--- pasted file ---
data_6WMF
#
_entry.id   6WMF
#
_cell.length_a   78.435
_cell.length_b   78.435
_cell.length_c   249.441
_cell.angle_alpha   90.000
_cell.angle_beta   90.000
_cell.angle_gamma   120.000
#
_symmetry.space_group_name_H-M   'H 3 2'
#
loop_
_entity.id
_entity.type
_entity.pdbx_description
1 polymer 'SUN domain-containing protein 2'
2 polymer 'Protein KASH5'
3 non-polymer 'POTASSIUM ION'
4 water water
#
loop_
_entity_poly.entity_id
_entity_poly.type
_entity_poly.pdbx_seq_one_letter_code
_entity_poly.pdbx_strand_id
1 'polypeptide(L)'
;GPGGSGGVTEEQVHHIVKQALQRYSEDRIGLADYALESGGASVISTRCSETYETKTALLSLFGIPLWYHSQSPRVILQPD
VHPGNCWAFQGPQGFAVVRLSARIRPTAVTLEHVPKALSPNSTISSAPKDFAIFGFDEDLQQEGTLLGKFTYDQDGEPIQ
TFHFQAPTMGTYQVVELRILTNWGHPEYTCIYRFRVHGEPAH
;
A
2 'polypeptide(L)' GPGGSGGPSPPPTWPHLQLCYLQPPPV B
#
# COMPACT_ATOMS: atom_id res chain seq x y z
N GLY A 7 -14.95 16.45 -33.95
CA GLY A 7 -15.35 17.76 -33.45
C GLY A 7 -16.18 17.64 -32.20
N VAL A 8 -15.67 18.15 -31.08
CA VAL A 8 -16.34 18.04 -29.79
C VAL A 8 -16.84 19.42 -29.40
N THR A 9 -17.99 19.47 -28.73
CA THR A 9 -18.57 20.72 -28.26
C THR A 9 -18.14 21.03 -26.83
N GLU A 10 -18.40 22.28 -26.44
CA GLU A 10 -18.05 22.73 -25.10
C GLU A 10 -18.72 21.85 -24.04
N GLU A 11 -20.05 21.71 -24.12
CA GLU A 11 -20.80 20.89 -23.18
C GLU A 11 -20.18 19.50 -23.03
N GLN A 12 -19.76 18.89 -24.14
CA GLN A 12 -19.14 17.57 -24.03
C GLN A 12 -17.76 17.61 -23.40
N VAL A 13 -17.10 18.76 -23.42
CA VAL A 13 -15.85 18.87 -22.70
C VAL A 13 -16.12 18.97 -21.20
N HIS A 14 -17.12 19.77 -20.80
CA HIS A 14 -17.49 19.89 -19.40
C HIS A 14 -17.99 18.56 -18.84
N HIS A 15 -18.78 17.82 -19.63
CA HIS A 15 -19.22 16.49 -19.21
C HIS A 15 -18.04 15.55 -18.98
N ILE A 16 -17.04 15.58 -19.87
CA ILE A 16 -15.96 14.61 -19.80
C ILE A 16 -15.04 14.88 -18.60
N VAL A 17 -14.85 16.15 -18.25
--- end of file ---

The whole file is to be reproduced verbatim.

data_6WMF
#
_entry.id   6WMF
#
_cell.length_a   78.435
_cell.length_b   78.435
_cell.length_c   249.441
_cell.angle_alpha   90.000
_cell.angle_beta   90.000
_cell.angle_gamma   120.000
#
_symmetry.space_group_name_H-M   'H 3 2'
#
loop_
_entity.id
_entity.type
_entity.pdbx_description
1 polymer 'SUN domain-containing protein 2'
2 polymer 'Protein KASH5'
3 non-polymer 'POTASSIUM ION'
4 water water
#
loop_
_entity_poly.entity_id
_entity_poly.type
_entity_poly.pdbx_seq_one_letter_code
_entity_poly.pdbx_strand_id
1 'polypeptide(L)'
;GPGGSGGVTEEQVHHIVKQALQRYSEDRIGLADYALESGGASVISTRCSETYETKTALLSLFGIPLWYHSQSPRVILQPD
VHPGNCWAFQGPQGFAVVRLSARIRPTAVTLEHVPKALSPNSTISSAPKDFAIFGFDEDLQQEGTLLGKFTYDQDGEPIQ
TFHFQAPTMGTYQVVELRILTNWGHPEYTCIYRFRVHGEPAH
;
A
2 'polypeptide(L)' GPGGSGGPSPPPTWPHLQLCYLQPPPV B
#
# COMPACT_ATOMS: atom_id res chain seq x y z
N GLY A 7 -14.95 16.45 -33.95
CA GLY A 7 -15.35 17.76 -33.45
C GLY A 7 -16.18 17.64 -32.20
N VAL A 8 -15.67 18.15 -31.08
CA VAL A 8 -16.34 18.04 -29.79
C VAL A 8 -16.84 19.42 -29.40
N THR A 9 -17.99 19.47 -28.73
CA THR A 9 -18.57 20.72 -28.26
C THR A 9 -18.14 21.03 -26.83
N GLU A 10 -18.40 22.28 -26.44
CA GLU A 10 -18.05 22.73 -25.10
C GLU A 10 -18.72 21.85 -24.04
N GLU A 11 -20.05 21.71 -24.12
CA GLU A 11 -20.80 20.89 -23.18
C GLU A 11 -20.18 19.50 -23.03
N GLN A 12 -19.76 18.89 -24.14
CA GLN A 12 -19.14 17.57 -24.03
C GLN A 12 -17.76 17.61 -23.40
N VAL A 13 -17.10 18.76 -23.42
CA VAL A 13 -15.85 18.87 -22.70
C VAL A 13 -16.12 18.97 -21.20
N HIS A 14 -17.12 19.77 -20.80
CA HIS A 14 -17.49 19.89 -19.40
C HIS A 14 -17.99 18.56 -18.84
N HIS A 15 -18.78 17.82 -19.63
CA HIS A 15 -19.22 16.49 -19.21
C HIS A 15 -18.04 15.55 -18.98
N ILE A 16 -17.04 15.58 -19.87
CA ILE A 16 -15.96 14.61 -19.80
C ILE A 16 -15.04 14.88 -18.60
N VAL A 17 -14.85 16.15 -18.25